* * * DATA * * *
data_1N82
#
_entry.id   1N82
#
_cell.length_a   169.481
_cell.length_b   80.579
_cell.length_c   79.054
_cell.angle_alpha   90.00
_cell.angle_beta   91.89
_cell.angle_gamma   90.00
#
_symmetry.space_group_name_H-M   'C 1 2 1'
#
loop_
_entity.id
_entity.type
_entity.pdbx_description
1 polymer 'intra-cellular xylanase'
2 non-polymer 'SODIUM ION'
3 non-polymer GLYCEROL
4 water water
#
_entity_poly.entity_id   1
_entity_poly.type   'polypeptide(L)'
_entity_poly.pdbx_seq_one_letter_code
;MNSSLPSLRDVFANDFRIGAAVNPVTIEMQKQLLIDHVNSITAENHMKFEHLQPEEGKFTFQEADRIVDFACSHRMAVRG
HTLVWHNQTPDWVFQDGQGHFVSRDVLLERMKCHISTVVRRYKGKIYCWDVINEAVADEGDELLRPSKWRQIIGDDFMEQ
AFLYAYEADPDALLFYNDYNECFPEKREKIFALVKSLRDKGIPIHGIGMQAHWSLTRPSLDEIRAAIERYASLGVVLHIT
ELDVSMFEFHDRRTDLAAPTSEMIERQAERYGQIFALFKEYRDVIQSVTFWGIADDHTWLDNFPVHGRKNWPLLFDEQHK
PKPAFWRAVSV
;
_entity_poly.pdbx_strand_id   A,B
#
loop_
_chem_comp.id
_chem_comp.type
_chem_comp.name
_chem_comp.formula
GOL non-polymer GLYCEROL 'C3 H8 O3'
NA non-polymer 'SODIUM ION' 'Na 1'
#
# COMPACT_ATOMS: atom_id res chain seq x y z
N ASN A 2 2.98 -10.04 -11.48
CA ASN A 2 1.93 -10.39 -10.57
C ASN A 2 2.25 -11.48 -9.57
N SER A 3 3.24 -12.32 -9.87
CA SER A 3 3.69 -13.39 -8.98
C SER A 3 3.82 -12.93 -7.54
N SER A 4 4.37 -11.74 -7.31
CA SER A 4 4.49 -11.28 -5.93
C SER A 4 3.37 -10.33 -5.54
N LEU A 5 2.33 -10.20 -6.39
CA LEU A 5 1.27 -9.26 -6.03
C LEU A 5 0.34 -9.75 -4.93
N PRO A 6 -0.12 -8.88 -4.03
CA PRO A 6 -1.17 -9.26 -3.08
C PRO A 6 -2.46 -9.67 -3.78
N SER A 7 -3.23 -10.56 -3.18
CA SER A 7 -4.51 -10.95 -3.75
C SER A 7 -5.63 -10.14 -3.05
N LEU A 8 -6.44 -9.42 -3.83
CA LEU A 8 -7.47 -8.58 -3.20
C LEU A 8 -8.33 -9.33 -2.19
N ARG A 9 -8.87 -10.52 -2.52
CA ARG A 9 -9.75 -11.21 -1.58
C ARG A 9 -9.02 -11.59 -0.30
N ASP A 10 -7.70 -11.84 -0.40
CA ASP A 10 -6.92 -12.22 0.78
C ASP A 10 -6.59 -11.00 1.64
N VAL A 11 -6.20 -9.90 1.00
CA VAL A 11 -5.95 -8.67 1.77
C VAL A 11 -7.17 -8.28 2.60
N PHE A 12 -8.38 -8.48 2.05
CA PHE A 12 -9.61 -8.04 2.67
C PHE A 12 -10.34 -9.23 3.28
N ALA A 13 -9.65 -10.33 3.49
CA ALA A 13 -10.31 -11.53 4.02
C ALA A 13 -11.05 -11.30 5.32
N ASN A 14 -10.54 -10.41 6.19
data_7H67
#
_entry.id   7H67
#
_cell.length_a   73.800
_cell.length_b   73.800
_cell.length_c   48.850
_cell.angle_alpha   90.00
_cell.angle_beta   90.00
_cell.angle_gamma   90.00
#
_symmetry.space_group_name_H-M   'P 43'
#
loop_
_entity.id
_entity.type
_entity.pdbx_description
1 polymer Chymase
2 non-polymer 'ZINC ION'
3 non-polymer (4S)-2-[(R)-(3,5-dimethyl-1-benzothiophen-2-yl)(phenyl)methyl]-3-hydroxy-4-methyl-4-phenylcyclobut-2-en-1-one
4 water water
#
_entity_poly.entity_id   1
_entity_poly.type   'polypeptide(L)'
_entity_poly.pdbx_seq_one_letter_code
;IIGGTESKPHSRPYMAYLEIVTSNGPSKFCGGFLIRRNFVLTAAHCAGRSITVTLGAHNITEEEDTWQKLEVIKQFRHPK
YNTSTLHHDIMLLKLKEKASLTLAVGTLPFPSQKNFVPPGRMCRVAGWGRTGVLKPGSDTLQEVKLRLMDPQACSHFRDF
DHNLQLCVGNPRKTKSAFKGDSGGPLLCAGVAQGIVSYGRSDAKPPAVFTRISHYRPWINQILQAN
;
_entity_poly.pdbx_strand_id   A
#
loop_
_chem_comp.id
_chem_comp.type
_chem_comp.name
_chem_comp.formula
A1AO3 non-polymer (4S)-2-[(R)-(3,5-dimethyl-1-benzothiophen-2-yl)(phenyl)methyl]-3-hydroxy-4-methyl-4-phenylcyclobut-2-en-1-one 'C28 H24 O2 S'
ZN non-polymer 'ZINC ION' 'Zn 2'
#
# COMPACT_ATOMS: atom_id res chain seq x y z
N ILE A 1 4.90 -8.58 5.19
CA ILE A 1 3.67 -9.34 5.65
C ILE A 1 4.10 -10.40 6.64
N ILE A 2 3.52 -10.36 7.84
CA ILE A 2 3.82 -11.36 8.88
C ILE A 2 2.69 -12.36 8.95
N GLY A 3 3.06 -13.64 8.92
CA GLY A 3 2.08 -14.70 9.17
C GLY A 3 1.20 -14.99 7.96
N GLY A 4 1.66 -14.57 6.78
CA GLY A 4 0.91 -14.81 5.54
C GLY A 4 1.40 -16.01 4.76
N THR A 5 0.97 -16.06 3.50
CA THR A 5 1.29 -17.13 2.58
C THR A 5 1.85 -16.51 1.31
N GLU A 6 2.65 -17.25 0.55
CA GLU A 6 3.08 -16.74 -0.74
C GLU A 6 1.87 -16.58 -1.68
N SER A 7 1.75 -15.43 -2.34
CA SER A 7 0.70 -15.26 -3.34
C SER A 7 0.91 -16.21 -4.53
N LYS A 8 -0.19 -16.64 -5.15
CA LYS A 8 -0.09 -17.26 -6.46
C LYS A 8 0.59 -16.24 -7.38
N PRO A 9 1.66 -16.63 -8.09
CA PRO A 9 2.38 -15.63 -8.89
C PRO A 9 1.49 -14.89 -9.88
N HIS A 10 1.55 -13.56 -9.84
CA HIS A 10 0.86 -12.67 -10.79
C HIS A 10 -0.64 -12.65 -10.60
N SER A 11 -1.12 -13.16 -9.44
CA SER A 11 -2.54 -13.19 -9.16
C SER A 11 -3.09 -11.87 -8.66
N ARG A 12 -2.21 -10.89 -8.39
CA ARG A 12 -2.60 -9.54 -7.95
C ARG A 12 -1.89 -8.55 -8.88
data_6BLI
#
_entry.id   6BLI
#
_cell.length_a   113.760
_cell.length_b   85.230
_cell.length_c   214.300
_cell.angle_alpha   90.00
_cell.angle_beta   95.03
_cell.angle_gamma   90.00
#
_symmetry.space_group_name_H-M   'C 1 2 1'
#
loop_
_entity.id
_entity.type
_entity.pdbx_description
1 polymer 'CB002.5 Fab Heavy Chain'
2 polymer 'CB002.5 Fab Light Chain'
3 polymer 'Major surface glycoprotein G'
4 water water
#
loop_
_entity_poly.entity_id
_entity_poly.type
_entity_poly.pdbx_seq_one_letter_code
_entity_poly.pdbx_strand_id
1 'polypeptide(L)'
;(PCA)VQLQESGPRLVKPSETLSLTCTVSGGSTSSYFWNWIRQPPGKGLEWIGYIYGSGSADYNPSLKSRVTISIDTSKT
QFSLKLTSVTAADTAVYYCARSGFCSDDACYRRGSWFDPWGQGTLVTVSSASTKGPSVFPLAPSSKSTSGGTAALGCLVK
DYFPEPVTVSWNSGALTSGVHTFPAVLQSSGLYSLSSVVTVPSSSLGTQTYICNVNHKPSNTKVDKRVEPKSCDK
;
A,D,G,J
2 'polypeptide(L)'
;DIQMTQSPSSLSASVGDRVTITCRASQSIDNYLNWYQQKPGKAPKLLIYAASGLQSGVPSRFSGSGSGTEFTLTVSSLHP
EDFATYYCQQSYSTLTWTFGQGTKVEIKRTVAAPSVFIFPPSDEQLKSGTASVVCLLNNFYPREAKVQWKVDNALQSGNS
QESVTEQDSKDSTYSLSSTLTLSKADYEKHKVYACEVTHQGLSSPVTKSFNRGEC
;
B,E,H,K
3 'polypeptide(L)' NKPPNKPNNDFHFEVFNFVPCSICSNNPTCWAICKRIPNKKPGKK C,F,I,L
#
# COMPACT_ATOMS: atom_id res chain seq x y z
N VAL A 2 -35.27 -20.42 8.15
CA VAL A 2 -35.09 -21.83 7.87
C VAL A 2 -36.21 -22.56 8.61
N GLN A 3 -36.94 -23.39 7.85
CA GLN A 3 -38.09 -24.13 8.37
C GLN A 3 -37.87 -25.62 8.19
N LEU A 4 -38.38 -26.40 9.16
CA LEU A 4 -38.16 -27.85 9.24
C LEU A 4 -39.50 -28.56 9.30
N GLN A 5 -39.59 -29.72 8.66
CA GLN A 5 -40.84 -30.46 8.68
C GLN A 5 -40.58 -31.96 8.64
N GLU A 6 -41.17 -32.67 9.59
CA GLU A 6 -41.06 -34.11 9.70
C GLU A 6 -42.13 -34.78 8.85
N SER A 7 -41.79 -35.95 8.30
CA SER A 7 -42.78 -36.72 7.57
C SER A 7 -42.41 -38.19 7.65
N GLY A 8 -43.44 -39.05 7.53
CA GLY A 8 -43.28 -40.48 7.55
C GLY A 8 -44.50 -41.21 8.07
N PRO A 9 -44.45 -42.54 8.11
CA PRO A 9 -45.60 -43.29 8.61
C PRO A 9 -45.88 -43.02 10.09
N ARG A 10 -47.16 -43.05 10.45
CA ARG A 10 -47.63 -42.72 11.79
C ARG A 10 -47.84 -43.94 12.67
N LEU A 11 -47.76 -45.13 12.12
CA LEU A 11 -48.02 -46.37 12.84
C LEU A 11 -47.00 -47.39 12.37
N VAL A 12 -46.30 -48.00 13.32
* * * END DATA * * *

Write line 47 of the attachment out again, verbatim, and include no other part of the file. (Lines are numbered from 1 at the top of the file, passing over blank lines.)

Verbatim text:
CA SER A 3 3.69 -13.39 -8.98